Former Goldman Sachs employee Greg Smith’s scathing New York Times editorial, in which he announced his resignation from the firm and decried its “toxic and destructive” atmosphere, has sparked a host of reactions in the United States, where Goldman was at the center of the financial collapse that engulfed the economy in 2008.
But Goldman also has an extensive business portfolio in Europe (Smith was based in London), and this morning, two members of the British Parliament slammed the bank for the practices outlined in Smith’s piece, the London Evening Standard reports:
Former Liberal Democrat Treasury spokesman Lord Oakeshott said: “We all know in the City that Goldman help themselves before they help their clients — here is the proof. Greg Smith says you get promoted there if you are not an ‘axe murderer’, and the people of Greece and the rest of the eurozone (sic) are paying the price.”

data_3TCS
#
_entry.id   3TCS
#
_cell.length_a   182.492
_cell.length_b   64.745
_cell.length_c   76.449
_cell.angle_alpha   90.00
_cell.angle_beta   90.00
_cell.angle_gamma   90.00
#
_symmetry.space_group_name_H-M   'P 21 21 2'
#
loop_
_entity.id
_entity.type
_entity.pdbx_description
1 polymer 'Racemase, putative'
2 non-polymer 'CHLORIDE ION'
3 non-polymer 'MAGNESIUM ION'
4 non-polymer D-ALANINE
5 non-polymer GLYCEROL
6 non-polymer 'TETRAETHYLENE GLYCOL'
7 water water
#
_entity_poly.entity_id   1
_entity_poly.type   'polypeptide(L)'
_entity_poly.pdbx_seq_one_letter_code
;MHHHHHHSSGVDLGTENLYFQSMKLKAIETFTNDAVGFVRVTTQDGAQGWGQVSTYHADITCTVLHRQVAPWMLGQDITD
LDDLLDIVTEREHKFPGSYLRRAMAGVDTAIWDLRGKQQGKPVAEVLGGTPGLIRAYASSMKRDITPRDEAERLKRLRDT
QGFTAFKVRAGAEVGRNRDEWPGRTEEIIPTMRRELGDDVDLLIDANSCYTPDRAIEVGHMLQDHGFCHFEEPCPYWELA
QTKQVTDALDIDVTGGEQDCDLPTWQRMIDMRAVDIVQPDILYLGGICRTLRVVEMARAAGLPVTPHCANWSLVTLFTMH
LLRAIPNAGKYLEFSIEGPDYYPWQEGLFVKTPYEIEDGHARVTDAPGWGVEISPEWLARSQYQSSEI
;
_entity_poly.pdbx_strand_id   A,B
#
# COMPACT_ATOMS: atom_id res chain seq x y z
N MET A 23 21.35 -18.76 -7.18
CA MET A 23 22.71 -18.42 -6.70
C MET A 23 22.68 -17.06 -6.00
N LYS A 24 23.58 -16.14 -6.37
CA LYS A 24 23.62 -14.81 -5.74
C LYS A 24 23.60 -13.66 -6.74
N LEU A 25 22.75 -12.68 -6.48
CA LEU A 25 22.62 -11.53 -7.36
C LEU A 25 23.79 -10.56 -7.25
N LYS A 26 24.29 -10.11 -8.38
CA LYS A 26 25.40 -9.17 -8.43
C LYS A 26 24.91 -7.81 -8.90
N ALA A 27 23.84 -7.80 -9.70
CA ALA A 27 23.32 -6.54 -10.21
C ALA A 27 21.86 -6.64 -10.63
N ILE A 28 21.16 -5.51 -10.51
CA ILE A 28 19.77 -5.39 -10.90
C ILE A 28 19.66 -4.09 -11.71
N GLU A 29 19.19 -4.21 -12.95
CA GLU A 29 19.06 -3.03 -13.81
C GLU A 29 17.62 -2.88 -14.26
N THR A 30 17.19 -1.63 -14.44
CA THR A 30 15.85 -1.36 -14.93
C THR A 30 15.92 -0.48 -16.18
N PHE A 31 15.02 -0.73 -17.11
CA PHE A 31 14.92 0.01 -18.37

Labour MP John Mann, a member of the Treasury select committee, said: “At last somebody has come out and exposed what has been really going on. There is a real challenge to the Government to sort this out and make sure the banking industry is properly focused on its customers.”
As Oakeshott noted, the Eurozone, and Greece in particular, are paying a hefty price for their dealings with Goldman Sachs, which organized a debt swap deal with the Greek government in 2001. Goldman made hefty profits — on the day the deal was finalized, Greece already owed the bank $793 million — while Greece eventually plunged into a debt crisis that has spread across Europe. The deal was so complex that Greek officials weren’t aware of how bad a bet they had made until years later.
Members of Parliament weren’t the only ones set ablaze by the editorial. Speculation has spread that Smith’s expose could cause Goldman’s clients to flee the bank. It’s stock price dropped three percent this morning, and Rolling Stone’s Matt Taibbi, who has written extensively about Goldman Sachs, wrote that the editorial might be exactly what is needed to cause “real change” on Wall Street. And despite the bank’s best efforts to quell the criticism, others have mused that the fallout from the editorial could even lead to the ouster of CEO Lloyd Blankfein.